Research ArticleBIOCHEMISTRY

Structure and dynamics conspire in the evolution of affinity between intrinsically disordered proteins

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Science Advances  24 Oct 2018:
Vol. 4, no. 10, eaau4130
DOI: 10.1126/sciadv.aau4130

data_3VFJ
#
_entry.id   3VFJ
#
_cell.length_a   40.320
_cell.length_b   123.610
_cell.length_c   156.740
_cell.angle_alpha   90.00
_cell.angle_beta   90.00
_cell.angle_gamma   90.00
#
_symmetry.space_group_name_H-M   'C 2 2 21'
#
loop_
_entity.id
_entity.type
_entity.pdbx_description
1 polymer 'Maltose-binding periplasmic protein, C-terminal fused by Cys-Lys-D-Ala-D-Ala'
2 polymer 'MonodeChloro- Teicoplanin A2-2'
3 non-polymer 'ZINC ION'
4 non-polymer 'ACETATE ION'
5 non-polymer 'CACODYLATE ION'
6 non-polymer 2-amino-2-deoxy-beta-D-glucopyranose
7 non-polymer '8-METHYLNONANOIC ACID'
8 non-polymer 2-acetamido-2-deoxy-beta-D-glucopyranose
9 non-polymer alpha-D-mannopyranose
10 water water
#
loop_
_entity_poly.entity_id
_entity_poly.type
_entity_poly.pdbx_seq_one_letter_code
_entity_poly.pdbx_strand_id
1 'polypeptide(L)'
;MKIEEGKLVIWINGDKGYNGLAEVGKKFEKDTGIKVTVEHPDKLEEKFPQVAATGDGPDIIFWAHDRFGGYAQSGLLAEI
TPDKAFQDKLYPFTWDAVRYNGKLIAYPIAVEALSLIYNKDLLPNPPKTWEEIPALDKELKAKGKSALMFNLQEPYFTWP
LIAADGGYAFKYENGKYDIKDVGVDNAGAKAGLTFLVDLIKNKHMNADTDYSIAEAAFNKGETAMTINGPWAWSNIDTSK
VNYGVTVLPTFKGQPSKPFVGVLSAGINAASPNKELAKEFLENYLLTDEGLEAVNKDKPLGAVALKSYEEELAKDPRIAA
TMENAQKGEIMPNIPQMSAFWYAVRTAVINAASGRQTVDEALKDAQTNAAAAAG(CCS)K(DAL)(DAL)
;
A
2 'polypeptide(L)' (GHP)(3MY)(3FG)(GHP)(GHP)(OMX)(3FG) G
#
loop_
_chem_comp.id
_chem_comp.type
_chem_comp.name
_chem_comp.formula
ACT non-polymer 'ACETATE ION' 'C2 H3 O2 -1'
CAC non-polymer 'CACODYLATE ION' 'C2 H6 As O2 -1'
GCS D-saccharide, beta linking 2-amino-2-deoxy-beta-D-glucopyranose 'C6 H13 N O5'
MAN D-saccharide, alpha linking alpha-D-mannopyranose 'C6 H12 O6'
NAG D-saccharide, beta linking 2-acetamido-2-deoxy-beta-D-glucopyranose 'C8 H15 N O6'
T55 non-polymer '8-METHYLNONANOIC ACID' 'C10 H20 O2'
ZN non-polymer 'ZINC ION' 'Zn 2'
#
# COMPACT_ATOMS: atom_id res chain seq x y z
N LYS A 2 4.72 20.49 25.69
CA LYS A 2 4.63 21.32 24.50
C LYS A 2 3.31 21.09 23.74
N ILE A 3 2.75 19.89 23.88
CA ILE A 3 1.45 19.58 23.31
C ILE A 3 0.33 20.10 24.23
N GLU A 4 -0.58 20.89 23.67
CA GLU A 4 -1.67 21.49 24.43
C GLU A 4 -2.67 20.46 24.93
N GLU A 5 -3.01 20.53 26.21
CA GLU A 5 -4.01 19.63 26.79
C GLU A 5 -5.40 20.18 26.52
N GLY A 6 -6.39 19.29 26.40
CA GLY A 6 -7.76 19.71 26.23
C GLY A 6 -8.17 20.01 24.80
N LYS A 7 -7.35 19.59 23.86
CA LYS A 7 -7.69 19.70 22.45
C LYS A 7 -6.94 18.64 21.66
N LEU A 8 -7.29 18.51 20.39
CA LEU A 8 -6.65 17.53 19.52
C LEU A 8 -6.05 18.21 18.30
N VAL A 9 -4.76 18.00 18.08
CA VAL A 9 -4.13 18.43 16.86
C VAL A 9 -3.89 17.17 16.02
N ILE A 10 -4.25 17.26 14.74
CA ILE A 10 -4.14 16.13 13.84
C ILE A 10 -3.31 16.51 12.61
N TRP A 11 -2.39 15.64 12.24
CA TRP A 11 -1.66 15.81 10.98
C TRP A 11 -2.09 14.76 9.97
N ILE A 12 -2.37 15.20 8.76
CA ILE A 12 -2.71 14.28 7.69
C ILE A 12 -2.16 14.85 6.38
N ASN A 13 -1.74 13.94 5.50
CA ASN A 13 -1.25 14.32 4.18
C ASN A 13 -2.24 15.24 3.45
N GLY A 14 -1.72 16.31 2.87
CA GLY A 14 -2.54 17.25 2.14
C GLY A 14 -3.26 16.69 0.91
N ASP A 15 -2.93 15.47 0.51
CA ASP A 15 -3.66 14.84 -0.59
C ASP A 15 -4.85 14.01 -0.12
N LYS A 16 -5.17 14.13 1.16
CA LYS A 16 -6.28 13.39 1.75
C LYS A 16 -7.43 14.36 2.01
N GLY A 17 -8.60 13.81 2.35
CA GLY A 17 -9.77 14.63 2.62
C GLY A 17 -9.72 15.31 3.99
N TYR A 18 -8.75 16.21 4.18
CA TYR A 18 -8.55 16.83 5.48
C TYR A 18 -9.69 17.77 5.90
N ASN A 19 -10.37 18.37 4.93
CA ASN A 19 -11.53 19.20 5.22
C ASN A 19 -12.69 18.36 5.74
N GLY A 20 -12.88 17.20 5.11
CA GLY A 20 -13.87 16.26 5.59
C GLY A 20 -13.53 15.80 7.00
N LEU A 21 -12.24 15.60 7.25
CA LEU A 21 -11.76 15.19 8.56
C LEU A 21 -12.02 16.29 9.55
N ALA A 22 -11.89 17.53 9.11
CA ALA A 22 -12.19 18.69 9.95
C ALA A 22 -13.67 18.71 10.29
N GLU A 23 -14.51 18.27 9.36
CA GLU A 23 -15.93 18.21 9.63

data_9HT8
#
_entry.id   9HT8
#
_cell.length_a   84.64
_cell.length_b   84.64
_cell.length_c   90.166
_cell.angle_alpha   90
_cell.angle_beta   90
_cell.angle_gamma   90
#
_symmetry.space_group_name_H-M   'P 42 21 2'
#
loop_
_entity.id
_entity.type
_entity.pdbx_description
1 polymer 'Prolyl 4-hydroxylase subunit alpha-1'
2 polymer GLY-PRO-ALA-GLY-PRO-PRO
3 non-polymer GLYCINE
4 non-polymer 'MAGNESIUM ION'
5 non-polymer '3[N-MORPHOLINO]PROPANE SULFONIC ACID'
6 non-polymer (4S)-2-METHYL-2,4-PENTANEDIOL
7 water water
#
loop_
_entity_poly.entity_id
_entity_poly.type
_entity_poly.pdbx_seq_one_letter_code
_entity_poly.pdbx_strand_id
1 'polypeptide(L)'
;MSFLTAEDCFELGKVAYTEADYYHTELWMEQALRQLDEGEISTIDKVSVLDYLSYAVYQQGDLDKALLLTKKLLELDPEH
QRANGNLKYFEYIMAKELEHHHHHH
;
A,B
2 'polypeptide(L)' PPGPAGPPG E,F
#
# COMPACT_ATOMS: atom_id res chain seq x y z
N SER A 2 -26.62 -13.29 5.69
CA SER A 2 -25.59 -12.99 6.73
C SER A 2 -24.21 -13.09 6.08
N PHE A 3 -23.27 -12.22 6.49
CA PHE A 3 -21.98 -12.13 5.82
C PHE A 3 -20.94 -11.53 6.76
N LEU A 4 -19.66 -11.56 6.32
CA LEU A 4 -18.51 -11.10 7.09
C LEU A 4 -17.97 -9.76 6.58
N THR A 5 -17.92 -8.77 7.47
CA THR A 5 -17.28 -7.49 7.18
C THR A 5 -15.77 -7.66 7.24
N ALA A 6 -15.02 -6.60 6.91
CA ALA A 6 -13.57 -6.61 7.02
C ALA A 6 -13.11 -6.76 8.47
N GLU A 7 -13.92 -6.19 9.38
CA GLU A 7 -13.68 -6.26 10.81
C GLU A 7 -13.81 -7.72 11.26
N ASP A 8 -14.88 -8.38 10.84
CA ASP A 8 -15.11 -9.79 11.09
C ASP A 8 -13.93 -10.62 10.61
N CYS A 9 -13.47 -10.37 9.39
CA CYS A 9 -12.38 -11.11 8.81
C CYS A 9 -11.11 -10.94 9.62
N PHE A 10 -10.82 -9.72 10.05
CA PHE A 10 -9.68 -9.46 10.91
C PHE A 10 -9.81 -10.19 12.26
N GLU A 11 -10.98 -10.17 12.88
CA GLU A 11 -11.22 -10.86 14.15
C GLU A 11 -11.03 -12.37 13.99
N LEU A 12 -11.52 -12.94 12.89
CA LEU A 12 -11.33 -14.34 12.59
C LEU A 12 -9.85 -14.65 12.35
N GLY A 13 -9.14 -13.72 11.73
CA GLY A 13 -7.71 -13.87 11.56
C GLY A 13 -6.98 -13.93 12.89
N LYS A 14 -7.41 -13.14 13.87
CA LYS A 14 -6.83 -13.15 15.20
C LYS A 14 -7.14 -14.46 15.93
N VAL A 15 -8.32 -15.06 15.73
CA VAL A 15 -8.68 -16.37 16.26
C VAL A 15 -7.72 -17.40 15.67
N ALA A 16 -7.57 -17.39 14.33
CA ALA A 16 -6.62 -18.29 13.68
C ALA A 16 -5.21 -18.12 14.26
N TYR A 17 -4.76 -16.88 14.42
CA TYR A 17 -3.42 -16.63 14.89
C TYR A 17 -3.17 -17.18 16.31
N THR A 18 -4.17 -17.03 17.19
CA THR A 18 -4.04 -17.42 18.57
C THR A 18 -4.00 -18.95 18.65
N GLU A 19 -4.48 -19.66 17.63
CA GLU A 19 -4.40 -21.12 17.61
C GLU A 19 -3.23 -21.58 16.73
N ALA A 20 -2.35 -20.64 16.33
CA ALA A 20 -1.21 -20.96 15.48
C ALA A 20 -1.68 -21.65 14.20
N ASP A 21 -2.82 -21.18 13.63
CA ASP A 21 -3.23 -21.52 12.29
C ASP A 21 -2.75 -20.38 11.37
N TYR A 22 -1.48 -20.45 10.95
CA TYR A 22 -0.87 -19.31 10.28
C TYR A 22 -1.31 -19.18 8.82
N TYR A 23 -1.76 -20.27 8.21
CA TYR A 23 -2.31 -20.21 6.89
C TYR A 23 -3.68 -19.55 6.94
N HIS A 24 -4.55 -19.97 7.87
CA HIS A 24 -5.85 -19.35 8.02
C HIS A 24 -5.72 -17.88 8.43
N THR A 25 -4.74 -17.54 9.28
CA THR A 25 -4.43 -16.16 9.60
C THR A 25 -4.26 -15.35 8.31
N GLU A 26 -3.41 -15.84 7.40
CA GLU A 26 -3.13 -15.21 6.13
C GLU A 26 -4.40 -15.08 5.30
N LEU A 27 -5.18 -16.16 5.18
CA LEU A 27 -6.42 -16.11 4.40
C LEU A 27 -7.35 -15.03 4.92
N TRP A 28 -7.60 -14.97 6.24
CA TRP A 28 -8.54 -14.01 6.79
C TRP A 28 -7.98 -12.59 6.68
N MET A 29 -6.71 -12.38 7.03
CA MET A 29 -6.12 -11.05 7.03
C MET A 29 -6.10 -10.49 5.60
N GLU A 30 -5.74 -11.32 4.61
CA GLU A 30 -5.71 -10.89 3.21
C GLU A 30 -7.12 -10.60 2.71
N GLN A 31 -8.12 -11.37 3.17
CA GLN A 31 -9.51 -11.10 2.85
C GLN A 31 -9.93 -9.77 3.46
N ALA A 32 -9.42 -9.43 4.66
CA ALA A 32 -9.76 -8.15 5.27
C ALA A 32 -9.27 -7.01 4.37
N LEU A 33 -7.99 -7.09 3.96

In every established species, protein-protein interactions have evolved such that they are fit for purpose. However, the molecular details of the evolution of new protein-protein interactions are poorly understood. We have used nuclear magnetic resonance spectroscopy to investigate the changes in structure and dynamics during the evolution of a protein-protein interaction involving the intrinsically disordered CREBBP (CREB-binding protein) interaction domain (CID) and nuclear coactivator binding domain (NCBD) from the transcriptional coregulators NCOA (nuclear receptor coactivator) and CREBBP/p300, respectively. The most ancient low-affinity “Cambrian-like” [540 to 600 million years (Ma) ago] CID/NCBD complex contained less secondary structure and was more dynamic than the complexes from an evolutionarily younger “Ordovician-Silurian” fish ancestor (ca. 440 Ma ago) and extant human. The most ancient Cambrian-like CID/NCBD complex lacked one helix and several interdomain interactions, resulting in a larger solvent-accessible surface area. Furthermore, the most ancient complex had a high degree of millisecond-to-microsecond dynamics distributed along the entire sequences of both CID and NCBD. These motions were reduced in the Ordovician-Silurian CID/NCBD complex and further redistributed in the extant human CID/NCBD complex. Isothermal calorimetry experiments show that complex formation is enthalpically favorable and that affinity is modulated by a largely unfavorable entropic contribution to binding. Our data demonstrate how changes in structure and motion conspire to shape affinity during the evolution of a protein-protein complex and provide direct evidence for the role of structural, dynamic, and frustrational plasticity in the evolution of interactions between intrinsically disordered proteins.